When my abuser is welcome at the table, I am not.

When my abuser is welcome at the table, I am not. June 9, 2013

It’s the cool thing in more progressive branches of Christianity now to talk about how EVERYONE is welcome at the communion table. I should be glad about that, I guess.

I mostly just serve communion to myself (sometimes a cat or two joins in) while locked in my bedroom nowadays. Not much of a “communion,” I know. I’m probably committing all sorts of blasphemy, but that’s the best I can do right now. Maybe if I swapped the leftover pizza that I use as the body of Christ for some Zoloft I’d be getting dressed for a “real” church instead of sitting here writing a blog post in my Mario Kart pajamas. Maybe going off my meds just made me paranoid. I don’t know.

But this trend in Christianity where EVERYONE is welcome scares me.

Maybe it’s because of the time when a former friend of Abe’s, who knew my back story, told Abe and I that we had to be grateful that Jesus forgives rapists. Who told us that because we could not see rapists as sinners just like us, we must not know Jesus like he does.

Or maybe it’s because of the people who cut off all ties to me because I’m not all that cheery and positive in my critiques of abusive systems and ideologies. Those same people who talk about how they long to sit down at the communion table with popular spiritually abusive leaders in a show of grace and forgiveness.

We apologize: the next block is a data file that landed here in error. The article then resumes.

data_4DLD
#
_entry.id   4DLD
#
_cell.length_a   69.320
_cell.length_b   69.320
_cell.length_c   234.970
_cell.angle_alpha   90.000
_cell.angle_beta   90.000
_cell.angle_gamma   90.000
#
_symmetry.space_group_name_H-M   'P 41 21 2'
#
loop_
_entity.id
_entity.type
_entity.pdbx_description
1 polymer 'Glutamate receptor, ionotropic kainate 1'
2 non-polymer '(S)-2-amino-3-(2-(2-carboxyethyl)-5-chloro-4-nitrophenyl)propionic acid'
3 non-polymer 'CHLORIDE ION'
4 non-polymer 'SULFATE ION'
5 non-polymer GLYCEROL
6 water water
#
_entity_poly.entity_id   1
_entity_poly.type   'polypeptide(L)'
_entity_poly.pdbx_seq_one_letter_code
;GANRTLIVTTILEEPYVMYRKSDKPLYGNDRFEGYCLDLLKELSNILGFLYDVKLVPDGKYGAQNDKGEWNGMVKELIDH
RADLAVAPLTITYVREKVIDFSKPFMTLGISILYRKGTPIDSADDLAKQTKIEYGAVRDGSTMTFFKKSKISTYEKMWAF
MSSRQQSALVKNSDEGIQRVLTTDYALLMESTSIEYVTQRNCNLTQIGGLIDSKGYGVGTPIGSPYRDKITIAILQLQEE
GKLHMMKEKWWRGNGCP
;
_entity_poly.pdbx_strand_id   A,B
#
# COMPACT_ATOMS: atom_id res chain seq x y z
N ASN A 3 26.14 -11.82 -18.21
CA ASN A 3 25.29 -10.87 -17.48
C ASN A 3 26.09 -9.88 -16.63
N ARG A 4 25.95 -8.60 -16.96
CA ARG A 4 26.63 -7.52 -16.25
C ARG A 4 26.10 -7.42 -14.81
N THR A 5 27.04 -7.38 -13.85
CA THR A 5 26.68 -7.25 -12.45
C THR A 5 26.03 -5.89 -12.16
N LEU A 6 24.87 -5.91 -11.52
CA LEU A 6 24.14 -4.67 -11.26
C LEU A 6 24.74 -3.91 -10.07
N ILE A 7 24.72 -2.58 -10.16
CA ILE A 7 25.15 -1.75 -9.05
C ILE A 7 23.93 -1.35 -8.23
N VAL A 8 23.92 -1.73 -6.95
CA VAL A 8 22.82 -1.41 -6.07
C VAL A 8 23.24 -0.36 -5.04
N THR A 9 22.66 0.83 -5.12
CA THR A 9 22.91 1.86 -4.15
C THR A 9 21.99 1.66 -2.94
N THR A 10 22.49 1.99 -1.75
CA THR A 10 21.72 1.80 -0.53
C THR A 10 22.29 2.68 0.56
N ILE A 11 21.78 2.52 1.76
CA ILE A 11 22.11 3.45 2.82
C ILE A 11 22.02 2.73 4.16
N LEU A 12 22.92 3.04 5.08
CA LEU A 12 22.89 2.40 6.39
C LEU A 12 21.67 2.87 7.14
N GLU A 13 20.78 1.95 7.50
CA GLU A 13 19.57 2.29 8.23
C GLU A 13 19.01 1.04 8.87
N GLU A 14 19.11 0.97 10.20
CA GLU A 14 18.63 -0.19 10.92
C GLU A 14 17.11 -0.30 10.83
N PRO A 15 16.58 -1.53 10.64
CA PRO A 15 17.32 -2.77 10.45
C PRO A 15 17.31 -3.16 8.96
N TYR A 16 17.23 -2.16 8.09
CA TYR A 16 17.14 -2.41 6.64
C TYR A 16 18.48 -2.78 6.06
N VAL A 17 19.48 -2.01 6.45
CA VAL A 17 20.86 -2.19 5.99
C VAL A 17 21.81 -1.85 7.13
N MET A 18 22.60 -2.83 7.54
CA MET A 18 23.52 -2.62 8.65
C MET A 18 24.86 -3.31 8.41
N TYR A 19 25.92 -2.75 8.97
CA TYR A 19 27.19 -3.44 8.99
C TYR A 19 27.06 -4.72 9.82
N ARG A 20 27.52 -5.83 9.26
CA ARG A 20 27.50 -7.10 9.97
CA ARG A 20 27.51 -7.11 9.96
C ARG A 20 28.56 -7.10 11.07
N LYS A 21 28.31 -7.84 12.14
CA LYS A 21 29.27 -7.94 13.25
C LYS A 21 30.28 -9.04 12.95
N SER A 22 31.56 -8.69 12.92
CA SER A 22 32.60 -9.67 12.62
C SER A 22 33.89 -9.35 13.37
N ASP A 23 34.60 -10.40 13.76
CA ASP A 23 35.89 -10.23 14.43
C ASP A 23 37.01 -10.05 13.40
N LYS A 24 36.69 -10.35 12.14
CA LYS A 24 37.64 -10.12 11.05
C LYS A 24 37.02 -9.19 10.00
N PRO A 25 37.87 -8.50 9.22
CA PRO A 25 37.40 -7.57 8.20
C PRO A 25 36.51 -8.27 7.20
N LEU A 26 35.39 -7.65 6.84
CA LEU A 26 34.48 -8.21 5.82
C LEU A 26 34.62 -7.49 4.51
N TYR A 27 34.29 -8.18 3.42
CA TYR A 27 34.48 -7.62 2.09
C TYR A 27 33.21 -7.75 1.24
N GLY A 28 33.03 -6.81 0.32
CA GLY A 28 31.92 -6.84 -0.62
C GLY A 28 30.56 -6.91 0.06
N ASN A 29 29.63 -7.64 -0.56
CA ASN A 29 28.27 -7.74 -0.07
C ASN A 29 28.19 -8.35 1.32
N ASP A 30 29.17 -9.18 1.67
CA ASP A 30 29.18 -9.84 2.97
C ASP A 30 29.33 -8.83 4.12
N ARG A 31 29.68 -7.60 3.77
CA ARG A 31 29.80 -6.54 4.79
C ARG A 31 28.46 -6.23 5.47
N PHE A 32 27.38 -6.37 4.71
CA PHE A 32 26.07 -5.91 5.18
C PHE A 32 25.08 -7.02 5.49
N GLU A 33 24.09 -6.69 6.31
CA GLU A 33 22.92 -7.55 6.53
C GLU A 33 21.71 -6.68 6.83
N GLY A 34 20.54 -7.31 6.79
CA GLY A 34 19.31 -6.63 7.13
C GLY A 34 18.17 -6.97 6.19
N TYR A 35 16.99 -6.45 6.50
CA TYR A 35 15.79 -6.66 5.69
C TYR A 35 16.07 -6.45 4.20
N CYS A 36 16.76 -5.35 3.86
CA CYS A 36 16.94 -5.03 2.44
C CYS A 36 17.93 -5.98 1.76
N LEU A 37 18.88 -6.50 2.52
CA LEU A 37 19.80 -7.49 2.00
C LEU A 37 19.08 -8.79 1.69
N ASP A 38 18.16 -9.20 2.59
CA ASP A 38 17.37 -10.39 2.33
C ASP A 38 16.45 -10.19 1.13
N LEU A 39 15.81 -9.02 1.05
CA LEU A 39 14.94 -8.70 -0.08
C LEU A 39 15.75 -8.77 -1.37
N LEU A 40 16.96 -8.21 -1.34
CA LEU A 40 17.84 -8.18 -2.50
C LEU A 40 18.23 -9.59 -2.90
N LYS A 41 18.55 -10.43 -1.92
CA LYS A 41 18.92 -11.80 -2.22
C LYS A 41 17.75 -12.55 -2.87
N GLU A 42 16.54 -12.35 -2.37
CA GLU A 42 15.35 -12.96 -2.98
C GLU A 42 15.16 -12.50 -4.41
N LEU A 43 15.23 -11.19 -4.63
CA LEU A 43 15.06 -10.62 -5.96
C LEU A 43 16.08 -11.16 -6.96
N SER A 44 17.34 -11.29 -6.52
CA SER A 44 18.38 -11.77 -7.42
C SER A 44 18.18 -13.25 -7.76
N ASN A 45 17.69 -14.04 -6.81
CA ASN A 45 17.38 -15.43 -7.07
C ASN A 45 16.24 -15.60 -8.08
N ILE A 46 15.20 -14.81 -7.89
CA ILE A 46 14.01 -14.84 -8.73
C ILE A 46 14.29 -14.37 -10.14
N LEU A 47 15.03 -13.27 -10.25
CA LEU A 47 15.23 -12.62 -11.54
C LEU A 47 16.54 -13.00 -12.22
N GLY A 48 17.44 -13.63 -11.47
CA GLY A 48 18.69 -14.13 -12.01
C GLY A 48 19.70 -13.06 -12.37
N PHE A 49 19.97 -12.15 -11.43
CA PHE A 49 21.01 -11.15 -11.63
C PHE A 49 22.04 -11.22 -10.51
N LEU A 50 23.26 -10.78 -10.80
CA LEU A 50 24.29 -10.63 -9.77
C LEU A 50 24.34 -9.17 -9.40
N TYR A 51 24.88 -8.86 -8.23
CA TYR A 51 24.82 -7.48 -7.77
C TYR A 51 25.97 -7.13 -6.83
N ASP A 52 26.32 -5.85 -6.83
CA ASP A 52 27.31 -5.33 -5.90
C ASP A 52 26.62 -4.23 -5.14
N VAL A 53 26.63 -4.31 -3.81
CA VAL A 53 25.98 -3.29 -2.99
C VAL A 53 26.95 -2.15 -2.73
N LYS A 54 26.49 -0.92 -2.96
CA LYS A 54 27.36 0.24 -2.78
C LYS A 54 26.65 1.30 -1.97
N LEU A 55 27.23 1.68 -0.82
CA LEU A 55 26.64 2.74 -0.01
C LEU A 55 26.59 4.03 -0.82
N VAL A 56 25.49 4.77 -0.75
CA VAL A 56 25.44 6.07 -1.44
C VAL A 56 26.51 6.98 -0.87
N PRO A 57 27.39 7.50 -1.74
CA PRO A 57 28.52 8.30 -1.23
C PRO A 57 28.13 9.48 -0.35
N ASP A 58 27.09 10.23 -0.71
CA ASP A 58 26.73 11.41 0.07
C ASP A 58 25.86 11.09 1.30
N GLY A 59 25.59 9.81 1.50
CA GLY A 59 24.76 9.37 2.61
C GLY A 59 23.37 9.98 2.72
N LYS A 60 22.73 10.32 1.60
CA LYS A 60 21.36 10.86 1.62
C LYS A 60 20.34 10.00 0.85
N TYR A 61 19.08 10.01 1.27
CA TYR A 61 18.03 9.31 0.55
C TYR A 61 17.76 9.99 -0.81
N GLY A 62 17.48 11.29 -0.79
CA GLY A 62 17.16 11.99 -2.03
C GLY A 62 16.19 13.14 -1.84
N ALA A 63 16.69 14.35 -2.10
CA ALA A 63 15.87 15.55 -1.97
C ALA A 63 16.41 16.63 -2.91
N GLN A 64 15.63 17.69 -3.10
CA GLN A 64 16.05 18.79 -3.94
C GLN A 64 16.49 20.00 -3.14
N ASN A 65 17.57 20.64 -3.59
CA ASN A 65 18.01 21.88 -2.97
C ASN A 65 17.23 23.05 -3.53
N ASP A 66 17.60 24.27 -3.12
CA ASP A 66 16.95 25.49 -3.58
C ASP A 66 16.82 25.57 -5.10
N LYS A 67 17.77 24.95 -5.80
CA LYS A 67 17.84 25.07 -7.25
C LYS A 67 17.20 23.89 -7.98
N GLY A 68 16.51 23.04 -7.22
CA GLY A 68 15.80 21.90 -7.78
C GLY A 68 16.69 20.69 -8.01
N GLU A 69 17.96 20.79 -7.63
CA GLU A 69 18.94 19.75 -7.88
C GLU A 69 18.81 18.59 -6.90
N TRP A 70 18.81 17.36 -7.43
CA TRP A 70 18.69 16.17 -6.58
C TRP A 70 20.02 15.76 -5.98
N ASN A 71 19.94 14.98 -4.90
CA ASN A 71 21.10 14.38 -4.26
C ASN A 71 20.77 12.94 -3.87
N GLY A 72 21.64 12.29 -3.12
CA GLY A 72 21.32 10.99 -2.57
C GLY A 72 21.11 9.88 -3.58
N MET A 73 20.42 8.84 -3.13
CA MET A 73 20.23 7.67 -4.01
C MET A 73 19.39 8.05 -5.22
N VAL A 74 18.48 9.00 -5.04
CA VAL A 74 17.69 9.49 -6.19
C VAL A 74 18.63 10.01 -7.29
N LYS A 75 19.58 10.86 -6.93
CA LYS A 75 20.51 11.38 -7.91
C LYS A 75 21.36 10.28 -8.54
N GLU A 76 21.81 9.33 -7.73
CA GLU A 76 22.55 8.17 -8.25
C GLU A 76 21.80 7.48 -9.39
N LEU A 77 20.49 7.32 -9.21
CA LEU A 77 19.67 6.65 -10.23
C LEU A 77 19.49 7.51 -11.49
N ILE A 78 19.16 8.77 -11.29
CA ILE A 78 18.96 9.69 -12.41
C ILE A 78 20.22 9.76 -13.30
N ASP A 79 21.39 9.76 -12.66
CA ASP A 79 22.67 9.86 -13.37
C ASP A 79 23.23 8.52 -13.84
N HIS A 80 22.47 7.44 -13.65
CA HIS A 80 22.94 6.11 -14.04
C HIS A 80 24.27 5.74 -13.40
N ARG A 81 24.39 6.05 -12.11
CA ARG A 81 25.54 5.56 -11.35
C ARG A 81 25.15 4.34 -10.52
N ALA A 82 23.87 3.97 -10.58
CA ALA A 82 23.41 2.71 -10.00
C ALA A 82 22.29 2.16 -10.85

Or maybe it’s because of the way I see so-called progressive Christians in powerful positions react when my friends who are gay or trans* or disabled or people of color say, “Hey, this person/ideology is oppressing us.”

EVERYONE is welcome. But more and more it seems the “EVERYONE” that Christians are really going after is abusers.

And why not? How radical and Jesus-like does that sound? Abusers and survivors, sitting at the same table. Sharing the same bread and wine. The lion lying down next to the lamb.

Sure. That sounds great. Excuse me while I go have a panic attack or two.

I don’t know how to respond to this trend anymore. When I express discomfort about calling a rapist my “brother in Christ,” people accuse me of being a  bitter,  grace-hating person. When I say that I can’t get over the hurt my abuser caused me, people tell me to get over my “perpetual victimhood.” When I ask for a safe space, people tell me I’m acting just like the exclusionary fundamentalists, and that I need to learn that Christianity isn’t about being uncomfortable.

There’s no grace for me, as I try to work through all the festering hate toward my rapist that I don’t know what the hell to do with. There’s no grace as I try to figure out whether I ever want to forgive a man who hurts me more each day even though we haven’t spoken in six years. Maybe they’re right and I am the bitter, hateful person they think I am, but what about all this talk of grace?

Is progressive Christianity spending so much grace on abusers, in order to show the world how “radical” and “subversive” they are, that they have only scraps left for survivors?

I’m not really interested in asking for space at the communion table anymore. I’m welcome, I know, I know. As long as I check my much-too-strong  feelings about abuse and abusers at  the door, I’m welcome.

In other words, I’ll go back to serving cold pizza to my cat. The body of Christ, broken for us, Princess Buttercup.


[Note: this post was inspired by this fantastic piece by Toranse. Read it, please]

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